A Mayse-Bikhl by Sonya Taaffe

A Mayse-Bikhl by Sonya Taaffe
Front cover.

Out of print.

A Mayse-Bikhl by Sonya Taaffe came to Papaveria as an unexpected surprise, and I’m so glad it did. This is a collection of 20 poems, published as a special edition chapbook by Papaveria Press. The introduction, by Jeannelle M. Ferreira, says it all.

“Here are almost a decade’s worth of poems, curated by the author and Rose Lemberg. They tap an abiding cultural well; they are folk tales, mermaid-mayses, they are the richly hued wares of those who have traded in small, bright, enduring objects for a thousand years. Ms. Taaffe knows how to please the reading eye and linger in the senses, to charm by a sound, to sketch an inheritance with ash and fire and with sweetness. By turns intimate, elegiac, singing, and seeking, these poems are full of truth. They are deeply and completely Jewish poems, though to say that is to reach above one’s height for the emet written in the clay. Perhaps all Jewish texts look backward, inward, into dreams and the dark: better the wolf you know. These are poems for those who have known the wolf. Memory, wire-sharp and gallows-cold, is here, and the last notes of songs the whole world has forgotten. Orpheus is here too, Amazons, tzaddikim, dybbukim, small gods, and tummlers; the weighted grey of the diaspora; the warm golden stones of Jerusalem. It is all yours for the taking.”

— Jeannelle M. Ferreira

Many thanks to Rose Lemberg, who helped me with a lot more than curation, and to Jeanelle for finding the words when I could not.

A Mayse-Bikhl (back)
Back cover.

Shiny Thing

Shiny Thing by Patricia Russo

Purchase at one of these sellers:
Barnes & Noble
The Book Depository

Shiny Thing blurs the lines between fantasy, horror and science fiction. The stories inside are suffused with magic and danger, and will sometimes chill you to the bone. With a delicate touch Patricia Russo reveals humanity in all of its foibles and glorious moments, in settings that range from the perfectly average to the absolutely sublime. You can never be quite sure who is the monster and who is the heroine, and sometimes there is no divide. The characters are people you know, yet they do things you would never expect, and within each story there is one shining thing that somehow changes them all. You know the old saying — all that glitters is not gold. Well sometimes, all that is gold does not glitter. In Shiny Thing, your life depends on being able to tell the difference.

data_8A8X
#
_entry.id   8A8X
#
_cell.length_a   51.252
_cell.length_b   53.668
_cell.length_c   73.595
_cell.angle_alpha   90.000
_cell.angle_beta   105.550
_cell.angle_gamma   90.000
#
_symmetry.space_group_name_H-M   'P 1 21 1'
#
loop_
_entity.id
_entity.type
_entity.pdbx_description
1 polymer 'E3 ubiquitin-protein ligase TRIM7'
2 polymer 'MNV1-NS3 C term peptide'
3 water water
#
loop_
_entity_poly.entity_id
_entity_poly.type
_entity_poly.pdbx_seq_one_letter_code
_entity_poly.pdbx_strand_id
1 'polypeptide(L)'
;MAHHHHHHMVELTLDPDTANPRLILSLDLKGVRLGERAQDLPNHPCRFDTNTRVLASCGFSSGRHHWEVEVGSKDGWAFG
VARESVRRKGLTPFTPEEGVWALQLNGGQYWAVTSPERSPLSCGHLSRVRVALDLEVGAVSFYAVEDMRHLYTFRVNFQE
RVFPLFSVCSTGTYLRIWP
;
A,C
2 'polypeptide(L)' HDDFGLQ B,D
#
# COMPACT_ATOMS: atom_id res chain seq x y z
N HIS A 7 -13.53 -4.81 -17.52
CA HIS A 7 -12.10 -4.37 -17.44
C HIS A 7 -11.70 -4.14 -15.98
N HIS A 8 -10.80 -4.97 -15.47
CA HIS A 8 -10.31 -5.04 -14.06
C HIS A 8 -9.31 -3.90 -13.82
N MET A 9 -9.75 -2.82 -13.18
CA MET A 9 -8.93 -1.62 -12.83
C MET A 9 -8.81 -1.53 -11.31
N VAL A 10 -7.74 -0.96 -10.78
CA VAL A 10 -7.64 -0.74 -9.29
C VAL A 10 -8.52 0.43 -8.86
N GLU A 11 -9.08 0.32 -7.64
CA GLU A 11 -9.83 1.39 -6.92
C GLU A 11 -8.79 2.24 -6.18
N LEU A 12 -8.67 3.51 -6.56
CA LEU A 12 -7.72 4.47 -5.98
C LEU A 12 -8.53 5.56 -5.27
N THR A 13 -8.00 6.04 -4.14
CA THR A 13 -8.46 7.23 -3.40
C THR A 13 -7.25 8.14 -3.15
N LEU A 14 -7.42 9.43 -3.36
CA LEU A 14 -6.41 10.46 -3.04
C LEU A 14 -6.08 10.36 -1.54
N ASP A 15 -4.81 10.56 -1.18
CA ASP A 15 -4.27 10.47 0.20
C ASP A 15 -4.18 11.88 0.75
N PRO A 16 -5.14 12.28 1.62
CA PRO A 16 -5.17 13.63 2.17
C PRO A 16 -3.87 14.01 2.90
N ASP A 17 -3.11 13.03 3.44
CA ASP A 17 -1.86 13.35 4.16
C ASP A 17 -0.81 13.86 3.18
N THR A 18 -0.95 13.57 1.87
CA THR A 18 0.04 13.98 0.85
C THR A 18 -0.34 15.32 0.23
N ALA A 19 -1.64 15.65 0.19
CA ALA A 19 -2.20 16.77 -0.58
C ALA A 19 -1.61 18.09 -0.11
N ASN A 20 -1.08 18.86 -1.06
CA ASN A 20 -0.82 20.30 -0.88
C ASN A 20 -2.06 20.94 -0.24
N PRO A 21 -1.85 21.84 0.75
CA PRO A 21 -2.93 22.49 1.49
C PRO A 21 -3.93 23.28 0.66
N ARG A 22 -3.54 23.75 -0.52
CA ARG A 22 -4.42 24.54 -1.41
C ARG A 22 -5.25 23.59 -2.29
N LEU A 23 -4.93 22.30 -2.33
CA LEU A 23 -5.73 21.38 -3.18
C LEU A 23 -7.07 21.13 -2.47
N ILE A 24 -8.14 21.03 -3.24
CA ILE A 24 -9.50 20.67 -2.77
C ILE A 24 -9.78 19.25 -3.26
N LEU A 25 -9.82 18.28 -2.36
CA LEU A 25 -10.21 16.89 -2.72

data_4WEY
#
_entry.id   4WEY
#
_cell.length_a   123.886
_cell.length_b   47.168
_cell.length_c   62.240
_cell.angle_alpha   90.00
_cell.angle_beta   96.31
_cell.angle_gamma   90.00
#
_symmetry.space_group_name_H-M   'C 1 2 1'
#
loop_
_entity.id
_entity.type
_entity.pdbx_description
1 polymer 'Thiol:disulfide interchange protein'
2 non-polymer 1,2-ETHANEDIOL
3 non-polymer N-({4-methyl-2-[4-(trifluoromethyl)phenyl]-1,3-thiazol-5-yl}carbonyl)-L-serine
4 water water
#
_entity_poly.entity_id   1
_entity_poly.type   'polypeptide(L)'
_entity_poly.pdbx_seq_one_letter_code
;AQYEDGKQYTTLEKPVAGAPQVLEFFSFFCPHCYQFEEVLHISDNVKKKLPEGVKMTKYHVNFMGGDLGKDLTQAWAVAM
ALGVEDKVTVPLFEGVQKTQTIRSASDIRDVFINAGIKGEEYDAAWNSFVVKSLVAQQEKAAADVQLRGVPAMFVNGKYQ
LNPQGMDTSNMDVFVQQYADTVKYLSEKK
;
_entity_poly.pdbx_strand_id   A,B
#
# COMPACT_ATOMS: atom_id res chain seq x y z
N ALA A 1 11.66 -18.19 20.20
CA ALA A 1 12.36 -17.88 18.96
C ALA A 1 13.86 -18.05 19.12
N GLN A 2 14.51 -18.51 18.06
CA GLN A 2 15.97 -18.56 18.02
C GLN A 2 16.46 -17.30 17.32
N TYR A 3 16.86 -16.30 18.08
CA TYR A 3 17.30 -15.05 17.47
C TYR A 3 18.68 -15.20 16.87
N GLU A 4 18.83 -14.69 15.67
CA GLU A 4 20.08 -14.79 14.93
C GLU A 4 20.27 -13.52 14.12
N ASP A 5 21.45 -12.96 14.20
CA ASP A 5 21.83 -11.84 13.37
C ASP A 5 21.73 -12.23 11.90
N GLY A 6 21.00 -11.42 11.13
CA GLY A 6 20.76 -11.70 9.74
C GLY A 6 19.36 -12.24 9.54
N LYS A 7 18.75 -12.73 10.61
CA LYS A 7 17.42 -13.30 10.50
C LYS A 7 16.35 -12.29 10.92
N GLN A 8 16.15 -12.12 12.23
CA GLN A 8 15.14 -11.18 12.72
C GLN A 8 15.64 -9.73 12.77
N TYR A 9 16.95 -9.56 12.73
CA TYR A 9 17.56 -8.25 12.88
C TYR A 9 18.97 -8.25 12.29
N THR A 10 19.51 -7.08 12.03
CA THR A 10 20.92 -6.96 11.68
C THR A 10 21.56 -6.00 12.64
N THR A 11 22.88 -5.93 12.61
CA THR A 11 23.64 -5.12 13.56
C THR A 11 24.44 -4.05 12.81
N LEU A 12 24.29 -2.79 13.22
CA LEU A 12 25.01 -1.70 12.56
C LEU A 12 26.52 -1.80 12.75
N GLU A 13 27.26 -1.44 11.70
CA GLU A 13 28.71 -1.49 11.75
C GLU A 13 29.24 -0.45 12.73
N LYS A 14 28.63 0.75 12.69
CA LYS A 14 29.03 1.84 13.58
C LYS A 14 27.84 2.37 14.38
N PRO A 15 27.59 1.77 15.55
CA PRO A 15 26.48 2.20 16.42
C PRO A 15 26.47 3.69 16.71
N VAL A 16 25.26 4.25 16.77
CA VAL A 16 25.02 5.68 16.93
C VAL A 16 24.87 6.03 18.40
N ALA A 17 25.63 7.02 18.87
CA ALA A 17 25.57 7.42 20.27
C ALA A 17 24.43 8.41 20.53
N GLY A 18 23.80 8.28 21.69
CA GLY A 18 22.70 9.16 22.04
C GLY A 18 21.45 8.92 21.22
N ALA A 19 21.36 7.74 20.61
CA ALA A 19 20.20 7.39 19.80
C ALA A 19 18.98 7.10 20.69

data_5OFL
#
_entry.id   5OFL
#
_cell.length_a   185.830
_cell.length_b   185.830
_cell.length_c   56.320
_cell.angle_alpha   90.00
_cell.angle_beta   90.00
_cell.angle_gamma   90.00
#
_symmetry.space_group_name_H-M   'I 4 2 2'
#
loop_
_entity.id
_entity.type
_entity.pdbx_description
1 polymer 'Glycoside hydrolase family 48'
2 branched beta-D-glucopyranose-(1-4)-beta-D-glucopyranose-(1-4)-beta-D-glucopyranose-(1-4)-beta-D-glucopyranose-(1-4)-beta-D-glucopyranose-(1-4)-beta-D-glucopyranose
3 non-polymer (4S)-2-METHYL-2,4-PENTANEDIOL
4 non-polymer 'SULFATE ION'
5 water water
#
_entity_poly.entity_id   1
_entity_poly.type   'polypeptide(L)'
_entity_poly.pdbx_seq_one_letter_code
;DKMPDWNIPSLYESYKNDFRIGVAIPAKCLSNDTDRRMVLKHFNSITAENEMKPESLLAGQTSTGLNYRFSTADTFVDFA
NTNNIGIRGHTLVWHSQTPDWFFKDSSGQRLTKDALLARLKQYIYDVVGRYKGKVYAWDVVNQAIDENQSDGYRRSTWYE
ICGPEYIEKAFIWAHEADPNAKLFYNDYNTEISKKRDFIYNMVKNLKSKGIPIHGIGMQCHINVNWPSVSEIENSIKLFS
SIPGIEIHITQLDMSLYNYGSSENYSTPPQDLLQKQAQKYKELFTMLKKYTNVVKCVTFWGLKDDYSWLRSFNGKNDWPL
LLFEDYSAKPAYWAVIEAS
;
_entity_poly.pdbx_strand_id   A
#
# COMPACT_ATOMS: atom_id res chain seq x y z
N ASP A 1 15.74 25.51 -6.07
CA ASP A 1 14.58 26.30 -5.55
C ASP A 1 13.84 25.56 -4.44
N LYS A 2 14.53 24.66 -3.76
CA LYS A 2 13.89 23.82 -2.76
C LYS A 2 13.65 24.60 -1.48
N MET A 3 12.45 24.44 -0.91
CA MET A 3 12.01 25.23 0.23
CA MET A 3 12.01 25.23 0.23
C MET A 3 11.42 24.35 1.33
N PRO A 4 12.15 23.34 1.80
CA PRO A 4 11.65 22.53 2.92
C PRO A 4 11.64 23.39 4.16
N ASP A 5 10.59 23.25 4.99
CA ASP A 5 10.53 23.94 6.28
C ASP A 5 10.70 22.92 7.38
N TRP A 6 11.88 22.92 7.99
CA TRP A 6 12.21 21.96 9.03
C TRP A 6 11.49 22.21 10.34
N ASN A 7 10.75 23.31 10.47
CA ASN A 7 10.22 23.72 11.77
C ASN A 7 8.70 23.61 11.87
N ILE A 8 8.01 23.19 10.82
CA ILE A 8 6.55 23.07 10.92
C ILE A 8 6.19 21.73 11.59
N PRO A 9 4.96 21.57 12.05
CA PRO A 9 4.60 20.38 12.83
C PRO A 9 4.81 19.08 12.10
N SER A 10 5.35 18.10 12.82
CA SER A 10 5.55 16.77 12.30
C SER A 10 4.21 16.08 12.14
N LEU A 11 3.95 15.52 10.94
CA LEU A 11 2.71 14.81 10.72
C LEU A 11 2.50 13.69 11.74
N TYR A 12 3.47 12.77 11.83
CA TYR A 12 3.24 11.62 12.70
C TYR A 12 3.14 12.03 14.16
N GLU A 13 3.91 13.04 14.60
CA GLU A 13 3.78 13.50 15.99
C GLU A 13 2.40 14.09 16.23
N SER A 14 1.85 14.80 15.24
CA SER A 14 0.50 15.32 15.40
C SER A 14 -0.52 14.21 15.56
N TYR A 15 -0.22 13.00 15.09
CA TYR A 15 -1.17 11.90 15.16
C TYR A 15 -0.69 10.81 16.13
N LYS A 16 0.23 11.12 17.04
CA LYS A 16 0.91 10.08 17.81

Patricia Russo had her first professional short story, “True Love”, published in 1987 in the anthology Women of Darkness: Original Horror and Dark Fantasy by Contemporary Women Writers, edited by Kathryn Ptacek. Since then her work has appeared in Lone Star Stories, Electric Velocipede, Abyss and Apex, Talebones, Tales of the Unanticipated, Not One of Us, in the anthologies Corpse Blossoms and Zencore, and in many other fine publications. She is that rarest of authors: she has no website, no blog, nothing on the internet to indicate that she even exists — except for a trail of fiction that reveals the prolific and generous writer behind the name. This is her first collection of short stories.

The Glastonbury Conference for the Fantastic in Literature

A Holy Thorn
One of Glastonbury's Holy Thorns
Papaveria’s next appearance will be at the Glastonbury Conference for the Fantastic in Literature, hosted by our friend and colleague Liz Williams. This is going to be “A Feast for the imagination”. Here’s a quote from the British Fantasy Society website: “Imaginary, supernatural and magical worlds in literature feature in Glastonbury’s first Conference for the Fantastic, Saturday 3 September, from 10.00am-6.00pm, at The Grail Centre in Chilkwell Street.

The Write Fantastic will offer inspiring and thought-provoking talks, evocative art, and beautiful, unusual books. Speakers include guest of honour, best-selling fantasy author Freda Warrington; Liz Williams, a well-known Glastonbury figure and popular fantasy novelist, who will be bringing occultist and author Dion Fortune back to life; writer Kari Maund, an expert on Celtic Britain, will shed light on the colourful Arthurian tradition; and local author Paul Weston will explain the work and philosophy of John Cowper Powys.”

I, too, will have many books available, both the paperbacks and a few of the limited editions, as well as the very first copies of Shiny Thing which just arrived this morning. Shiny Thing has a release date of 20 September, so this will be the only chance to purchase a copy between now and then — after this, they go back into hiding until their day arrives. We’re attending the conference as vendors, but fortunately Dis will be with me, so I’ll be able to run off and listen to the speakers whenever I please (or sneak away for a pint!). We love Glastonbury, we think of it as a home away from home, and we’re very much looking forward to seeing everyone there.